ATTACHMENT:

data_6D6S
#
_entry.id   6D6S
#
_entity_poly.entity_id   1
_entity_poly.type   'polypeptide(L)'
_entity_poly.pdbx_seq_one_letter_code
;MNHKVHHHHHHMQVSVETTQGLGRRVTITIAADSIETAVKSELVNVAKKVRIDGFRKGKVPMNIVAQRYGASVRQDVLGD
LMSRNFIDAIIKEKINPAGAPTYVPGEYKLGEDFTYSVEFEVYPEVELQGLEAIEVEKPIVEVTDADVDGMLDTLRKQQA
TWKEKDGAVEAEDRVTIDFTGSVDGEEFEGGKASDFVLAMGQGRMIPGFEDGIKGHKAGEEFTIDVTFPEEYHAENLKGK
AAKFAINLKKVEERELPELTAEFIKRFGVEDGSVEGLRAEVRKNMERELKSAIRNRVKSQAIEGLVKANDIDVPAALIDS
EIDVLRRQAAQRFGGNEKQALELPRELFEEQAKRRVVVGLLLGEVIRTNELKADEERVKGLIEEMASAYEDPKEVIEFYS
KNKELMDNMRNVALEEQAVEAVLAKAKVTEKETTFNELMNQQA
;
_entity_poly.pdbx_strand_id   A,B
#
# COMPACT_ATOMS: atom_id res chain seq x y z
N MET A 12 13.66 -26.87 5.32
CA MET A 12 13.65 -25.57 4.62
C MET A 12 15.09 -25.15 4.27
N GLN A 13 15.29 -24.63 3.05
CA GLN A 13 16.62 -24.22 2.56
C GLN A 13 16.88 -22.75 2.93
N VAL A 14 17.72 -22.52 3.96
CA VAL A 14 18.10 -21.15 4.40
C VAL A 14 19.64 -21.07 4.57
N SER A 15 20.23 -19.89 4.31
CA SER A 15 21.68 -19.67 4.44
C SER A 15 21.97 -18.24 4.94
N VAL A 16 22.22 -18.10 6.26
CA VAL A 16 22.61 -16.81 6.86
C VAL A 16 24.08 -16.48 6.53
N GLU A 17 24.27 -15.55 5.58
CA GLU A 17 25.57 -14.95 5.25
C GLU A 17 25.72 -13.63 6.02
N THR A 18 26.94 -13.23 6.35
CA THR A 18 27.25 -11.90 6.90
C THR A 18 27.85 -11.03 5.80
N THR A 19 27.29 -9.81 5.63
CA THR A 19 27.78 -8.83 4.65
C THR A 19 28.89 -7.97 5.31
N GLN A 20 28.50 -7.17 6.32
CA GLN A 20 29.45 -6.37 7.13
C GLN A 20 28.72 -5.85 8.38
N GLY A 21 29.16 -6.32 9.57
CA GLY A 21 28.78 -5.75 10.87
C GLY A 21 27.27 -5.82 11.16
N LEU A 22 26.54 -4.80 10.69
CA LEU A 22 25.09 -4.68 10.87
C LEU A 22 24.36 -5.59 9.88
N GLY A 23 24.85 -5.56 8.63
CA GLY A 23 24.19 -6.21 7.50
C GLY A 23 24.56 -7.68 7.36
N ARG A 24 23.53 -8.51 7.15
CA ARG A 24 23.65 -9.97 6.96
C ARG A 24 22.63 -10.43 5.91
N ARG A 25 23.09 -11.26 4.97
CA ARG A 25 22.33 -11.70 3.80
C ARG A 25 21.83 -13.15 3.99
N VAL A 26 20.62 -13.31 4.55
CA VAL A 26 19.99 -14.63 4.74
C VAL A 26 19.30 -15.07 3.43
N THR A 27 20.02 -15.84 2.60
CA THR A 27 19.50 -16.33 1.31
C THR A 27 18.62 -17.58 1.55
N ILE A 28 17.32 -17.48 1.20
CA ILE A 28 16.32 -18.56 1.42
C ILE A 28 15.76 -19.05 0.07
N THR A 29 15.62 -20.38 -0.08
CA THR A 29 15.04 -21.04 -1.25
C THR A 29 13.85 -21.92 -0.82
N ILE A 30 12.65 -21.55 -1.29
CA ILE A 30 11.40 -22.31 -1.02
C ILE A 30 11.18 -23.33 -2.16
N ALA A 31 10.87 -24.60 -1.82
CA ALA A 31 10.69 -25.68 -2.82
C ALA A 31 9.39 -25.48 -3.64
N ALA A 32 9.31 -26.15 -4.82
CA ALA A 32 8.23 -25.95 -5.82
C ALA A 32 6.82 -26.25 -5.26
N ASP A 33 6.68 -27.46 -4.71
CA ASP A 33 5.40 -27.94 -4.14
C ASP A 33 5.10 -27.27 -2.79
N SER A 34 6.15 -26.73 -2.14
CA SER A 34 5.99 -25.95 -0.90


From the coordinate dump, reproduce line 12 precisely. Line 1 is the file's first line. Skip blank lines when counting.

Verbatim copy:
EIDVLRRQAAQRFGGNEKQALELPRELFEEQAKRRVVVGLLLGEVIRTNELKADEERVKGLIEEMASAYEDPKEVIEFYS